Figures and Fictions: Hasan and Husain Essop
Identical twins Hasan and Husain Essop talk about their Cape Town upbringing and the Islamic faith that underpins their vivid and theatrical brand of photography
Apartheid simplified this place into these Manichean oppositions around these two constructions, blackness and whiteness. Photography came here right in the 19th century. Very early on there was a rich photographic heritage in history here, but three dominant modes of representing people prevailed.
The ethnographic – that’s the old habitual way of regarding people of colour and so-called native populations as an extension of the flora and fauna you might say. The second one was documentary photography. Documentary photography became dominant here during the struggle years. It was the genre that could tell the outside world what living conditions in South Africa were like. But the third that is also very important is portraiture. And portraiture probably is the oldest way through which people have been photographed. Those were the photographs that were sent out to the world press, published in books, that were circulated, that were used in the anti-apartheid movement in London and that’s a powerful, powerful tradition.
I approached the V&A with an idea of putting on a group show of South African photography now. We decided that we wanted to showcase work that was being produced by photographers living and working in the country now. We started looking at the range of photographic pieces that people were doing, and began to see that the figure was really important for many photographers, because human beings really have been the subject of political aggression and political oppression in this country. And the figure has been the locus for thinking through many questions, both about the past and about the present.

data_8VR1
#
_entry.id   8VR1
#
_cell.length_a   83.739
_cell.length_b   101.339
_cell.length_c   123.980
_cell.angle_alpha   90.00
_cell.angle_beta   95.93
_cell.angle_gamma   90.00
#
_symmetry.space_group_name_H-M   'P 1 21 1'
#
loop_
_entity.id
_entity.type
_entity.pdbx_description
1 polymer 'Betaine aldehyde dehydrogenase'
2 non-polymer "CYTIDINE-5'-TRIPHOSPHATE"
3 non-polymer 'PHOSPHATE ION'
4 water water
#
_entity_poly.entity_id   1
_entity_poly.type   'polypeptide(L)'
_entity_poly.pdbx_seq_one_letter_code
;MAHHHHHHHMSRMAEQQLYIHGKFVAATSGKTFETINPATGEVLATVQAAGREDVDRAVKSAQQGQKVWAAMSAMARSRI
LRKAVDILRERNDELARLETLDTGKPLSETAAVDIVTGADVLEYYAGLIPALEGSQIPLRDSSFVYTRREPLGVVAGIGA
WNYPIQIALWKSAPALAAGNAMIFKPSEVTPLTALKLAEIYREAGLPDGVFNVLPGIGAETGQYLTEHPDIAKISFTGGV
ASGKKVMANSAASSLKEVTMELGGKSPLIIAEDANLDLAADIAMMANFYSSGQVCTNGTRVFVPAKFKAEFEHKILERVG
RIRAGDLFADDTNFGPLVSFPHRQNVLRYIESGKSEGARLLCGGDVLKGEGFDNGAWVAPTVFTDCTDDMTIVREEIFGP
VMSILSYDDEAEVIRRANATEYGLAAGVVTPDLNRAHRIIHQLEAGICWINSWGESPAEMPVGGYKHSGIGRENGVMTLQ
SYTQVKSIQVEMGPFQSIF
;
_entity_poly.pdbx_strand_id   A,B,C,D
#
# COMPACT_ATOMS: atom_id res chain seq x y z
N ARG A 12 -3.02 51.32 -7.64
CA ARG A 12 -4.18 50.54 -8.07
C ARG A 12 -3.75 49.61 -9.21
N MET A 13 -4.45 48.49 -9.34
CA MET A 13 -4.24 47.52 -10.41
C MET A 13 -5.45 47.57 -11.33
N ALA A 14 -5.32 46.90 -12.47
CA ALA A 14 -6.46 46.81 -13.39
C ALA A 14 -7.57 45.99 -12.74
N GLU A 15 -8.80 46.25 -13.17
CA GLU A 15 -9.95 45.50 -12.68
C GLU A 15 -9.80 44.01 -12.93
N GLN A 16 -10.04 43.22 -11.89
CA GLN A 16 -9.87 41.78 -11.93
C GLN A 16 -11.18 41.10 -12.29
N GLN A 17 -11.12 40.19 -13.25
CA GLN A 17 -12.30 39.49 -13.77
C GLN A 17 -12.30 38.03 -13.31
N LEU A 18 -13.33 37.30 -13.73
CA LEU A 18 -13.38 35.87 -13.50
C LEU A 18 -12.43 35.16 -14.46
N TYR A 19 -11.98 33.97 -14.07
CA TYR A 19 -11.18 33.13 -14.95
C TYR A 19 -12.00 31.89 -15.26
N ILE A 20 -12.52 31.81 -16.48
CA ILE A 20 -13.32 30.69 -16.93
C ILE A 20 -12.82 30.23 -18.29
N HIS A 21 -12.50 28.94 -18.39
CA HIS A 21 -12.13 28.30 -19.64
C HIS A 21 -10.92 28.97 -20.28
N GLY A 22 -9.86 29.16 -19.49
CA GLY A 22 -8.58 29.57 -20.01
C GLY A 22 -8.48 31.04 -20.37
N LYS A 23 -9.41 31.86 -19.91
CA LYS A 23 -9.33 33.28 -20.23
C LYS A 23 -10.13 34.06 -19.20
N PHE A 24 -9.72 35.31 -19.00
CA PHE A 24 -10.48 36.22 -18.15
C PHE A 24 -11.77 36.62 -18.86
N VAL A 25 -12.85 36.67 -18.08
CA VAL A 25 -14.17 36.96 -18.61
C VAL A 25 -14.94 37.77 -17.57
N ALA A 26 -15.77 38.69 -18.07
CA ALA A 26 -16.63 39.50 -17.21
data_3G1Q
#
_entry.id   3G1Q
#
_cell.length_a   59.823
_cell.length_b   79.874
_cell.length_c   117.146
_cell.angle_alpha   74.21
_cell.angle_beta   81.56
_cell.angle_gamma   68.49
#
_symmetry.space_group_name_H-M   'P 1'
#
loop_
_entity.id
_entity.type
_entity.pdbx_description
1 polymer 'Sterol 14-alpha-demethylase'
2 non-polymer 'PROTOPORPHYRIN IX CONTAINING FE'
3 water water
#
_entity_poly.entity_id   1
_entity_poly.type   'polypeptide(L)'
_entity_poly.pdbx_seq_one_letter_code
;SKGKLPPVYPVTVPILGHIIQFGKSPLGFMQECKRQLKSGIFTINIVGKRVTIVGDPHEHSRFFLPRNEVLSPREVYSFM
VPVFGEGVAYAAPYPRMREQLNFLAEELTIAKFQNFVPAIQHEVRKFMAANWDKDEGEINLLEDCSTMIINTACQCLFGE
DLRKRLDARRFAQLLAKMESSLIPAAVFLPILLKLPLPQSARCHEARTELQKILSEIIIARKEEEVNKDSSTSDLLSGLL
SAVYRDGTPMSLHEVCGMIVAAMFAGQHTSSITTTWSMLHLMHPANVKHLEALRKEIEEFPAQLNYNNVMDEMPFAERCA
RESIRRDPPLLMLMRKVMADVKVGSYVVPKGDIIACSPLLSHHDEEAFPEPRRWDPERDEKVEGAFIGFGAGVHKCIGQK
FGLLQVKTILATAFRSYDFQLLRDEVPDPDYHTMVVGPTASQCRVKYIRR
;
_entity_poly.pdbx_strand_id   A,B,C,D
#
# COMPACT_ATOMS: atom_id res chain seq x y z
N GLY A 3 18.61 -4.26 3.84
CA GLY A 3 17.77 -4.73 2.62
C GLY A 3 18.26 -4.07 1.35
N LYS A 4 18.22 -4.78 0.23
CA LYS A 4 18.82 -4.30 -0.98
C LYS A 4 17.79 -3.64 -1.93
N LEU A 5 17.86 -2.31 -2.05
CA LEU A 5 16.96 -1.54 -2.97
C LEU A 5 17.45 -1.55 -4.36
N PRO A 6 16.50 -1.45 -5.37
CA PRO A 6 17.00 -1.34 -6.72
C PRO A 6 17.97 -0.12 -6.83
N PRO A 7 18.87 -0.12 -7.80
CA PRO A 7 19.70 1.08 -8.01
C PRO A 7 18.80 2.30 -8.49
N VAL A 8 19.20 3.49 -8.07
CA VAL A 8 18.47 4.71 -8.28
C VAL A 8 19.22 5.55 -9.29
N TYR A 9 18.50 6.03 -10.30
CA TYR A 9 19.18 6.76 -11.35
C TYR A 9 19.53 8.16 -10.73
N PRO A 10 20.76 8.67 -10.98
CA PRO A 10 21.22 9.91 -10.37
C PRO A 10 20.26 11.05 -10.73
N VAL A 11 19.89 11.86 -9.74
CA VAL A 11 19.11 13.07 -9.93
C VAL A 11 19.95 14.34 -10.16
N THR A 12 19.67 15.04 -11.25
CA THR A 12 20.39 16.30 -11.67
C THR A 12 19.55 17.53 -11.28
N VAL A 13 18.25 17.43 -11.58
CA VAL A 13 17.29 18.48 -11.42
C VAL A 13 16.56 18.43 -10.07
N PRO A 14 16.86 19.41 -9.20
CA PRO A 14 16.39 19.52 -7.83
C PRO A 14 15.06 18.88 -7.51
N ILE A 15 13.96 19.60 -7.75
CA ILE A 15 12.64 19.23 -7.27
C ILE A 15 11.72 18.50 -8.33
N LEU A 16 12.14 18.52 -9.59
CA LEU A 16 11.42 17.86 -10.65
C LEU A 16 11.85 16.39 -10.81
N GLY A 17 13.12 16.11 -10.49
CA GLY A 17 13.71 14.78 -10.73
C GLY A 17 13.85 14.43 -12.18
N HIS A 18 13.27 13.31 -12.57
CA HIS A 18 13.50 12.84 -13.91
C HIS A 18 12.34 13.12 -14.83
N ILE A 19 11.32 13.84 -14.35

This place feels like paradise doesn’t it? I mean here we are, surrounded by the most exquisite lush foliage, the light is soft, there’s this dapple of reflections on the table. It’s just exquisite; Cape Town just has that quality. This whole basin, this intercity basin, was really the area I grew up in and the area I went to school. It’s filled with extraordinary memories. You might think that this was a really exquisite and beautiful place to grow up in and that one would have an ideal childhood, and no doubt some people did, but for me this place was traumatic and fraught from the start.
I grew up here in the 60s and the 70s. I left here in 1979. Even from when I was very, very little I was always aware of the fact that one’s way of negotiating the place was over determined by the social and political structures that taught you who you could talk to, how you could talk to people, how you could behave, who you could play with. I loved my nannies; they were like second mothers. My mother worked my whole life and I was brought up by nannies. But their relationship with the nannies’ children was always fraught, so sometimes the nannies’ children would be allowed to stay in the town and we would play together as children. But whenever you wanted to go out – say you wanted to go for an ice cream, or your mum said, “oh let’s go to the beach” – you had to leave the nanny’s child at home, because she wasn’t allowed to the beach. People live in situations, in all sorts of blinkered ways and with a lot fear. And one the things the South African government managed to do was to inculcate a cultural fear.